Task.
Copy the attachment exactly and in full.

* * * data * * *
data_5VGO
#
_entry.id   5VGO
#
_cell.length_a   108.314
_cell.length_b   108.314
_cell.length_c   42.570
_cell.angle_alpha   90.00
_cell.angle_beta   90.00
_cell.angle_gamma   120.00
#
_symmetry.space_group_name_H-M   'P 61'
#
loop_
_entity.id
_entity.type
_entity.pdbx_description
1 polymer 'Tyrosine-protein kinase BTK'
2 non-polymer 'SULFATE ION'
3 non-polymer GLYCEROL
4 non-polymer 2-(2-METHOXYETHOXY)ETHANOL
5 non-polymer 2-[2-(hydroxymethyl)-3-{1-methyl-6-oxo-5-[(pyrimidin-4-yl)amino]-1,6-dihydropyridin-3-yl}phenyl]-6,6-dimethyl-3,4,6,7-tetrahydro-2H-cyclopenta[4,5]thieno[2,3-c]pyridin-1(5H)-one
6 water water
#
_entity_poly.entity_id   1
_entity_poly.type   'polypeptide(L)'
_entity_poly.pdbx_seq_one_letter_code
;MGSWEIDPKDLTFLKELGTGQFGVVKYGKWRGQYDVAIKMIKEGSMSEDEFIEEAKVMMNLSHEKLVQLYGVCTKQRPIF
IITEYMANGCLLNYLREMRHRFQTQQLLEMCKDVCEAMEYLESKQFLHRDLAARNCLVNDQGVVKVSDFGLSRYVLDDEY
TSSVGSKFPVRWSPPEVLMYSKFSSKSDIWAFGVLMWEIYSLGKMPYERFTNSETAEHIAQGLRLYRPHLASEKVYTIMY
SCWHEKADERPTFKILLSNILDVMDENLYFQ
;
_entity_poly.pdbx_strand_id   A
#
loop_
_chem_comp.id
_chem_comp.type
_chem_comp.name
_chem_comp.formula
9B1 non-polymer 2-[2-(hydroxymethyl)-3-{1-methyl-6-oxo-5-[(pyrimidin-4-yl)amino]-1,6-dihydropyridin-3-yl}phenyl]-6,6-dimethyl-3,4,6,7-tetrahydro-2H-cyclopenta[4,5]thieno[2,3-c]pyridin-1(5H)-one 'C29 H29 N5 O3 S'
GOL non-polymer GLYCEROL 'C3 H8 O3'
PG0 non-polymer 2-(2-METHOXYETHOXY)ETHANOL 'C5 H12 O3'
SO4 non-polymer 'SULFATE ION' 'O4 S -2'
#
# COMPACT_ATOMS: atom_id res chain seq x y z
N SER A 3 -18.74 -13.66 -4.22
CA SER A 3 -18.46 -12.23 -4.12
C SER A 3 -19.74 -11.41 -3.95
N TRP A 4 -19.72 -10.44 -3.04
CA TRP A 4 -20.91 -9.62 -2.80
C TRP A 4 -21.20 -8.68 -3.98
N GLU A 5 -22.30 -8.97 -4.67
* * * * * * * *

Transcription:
data_5VGO
#
_entry.id   5VGO
#
_cell.length_a   108.314
_cell.length_b   108.314
_cell.length_c   42.570
_cell.angle_alpha   90.00
_cell.angle_beta   90.00
_cell.angle_gamma   120.00
#
_symmetry.space_group_name_H-M   'P 61'
#
loop_
_entity.id
_entity.type
_entity.pdbx_description
1 polymer 'Tyrosine-protein kinase BTK'
2 non-polymer 'SULFATE ION'
3 non-polymer GLYCEROL
4 non-polymer 2-(2-METHOXYETHOXY)ETHANOL
5 non-polymer 2-[2-(hydroxymethyl)-3-{1-methyl-6-oxo-5-[(pyrimidin-4-yl)amino]-1,6-dihydropyridin-3-yl}phenyl]-6,6-dimethyl-3,4,6,7-tetrahydro-2H-cyclopenta[4,5]thieno[2,3-c]pyridin-1(5H)-one
6 water water
#
_entity_poly.entity_id   1
_entity_poly.type   'polypeptide(L)'
_entity_poly.pdbx_seq_one_letter_code
;MGSWEIDPKDLTFLKELGTGQFGVVKYGKWRGQYDVAIKMIKEGSMSEDEFIEEAKVMMNLSHEKLVQLYGVCTKQRPIF
IITEYMANGCLLNYLREMRHRFQTQQLLEMCKDVCEAMEYLESKQFLHRDLAARNCLVNDQGVVKVSDFGLSRYVLDDEY
TSSVGSKFPVRWSPPEVLMYSKFSSKSDIWAFGVLMWEIYSLGKMPYERFTNSETAEHIAQGLRLYRPHLASEKVYTIMY
SCWHEKADERPTFKILLSNILDVMDENLYFQ
;
_entity_poly.pdbx_strand_id   A
#
loop_
_chem_comp.id
_chem_comp.type
_chem_comp.name
_chem_comp.formula
9B1 non-polymer 2-[2-(hydroxymethyl)-3-{1-methyl-6-oxo-5-[(pyrimidin-4-yl)amino]-1,6-dihydropyridin-3-yl}phenyl]-6,6-dimethyl-3,4,6,7-tetrahydro-2H-cyclopenta[4,5]thieno[2,3-c]pyridin-1(5H)-one 'C29 H29 N5 O3 S'
GOL non-polymer GLYCEROL 'C3 H8 O3'
PG0 non-polymer 2-(2-METHOXYETHOXY)ETHANOL 'C5 H12 O3'
SO4 non-polymer 'SULFATE ION' 'O4 S -2'
#
# COMPACT_ATOMS: atom_id res chain seq x y z
N SER A 3 -18.74 -13.66 -4.22
CA SER A 3 -18.46 -12.23 -4.12
C SER A 3 -19.74 -11.41 -3.95
N TRP A 4 -19.72 -10.44 -3.04
CA TRP A 4 -20.91 -9.62 -2.80
C TRP A 4 -21.20 -8.68 -3.98
N GLU A 5 -22.30 -8.97 -4.67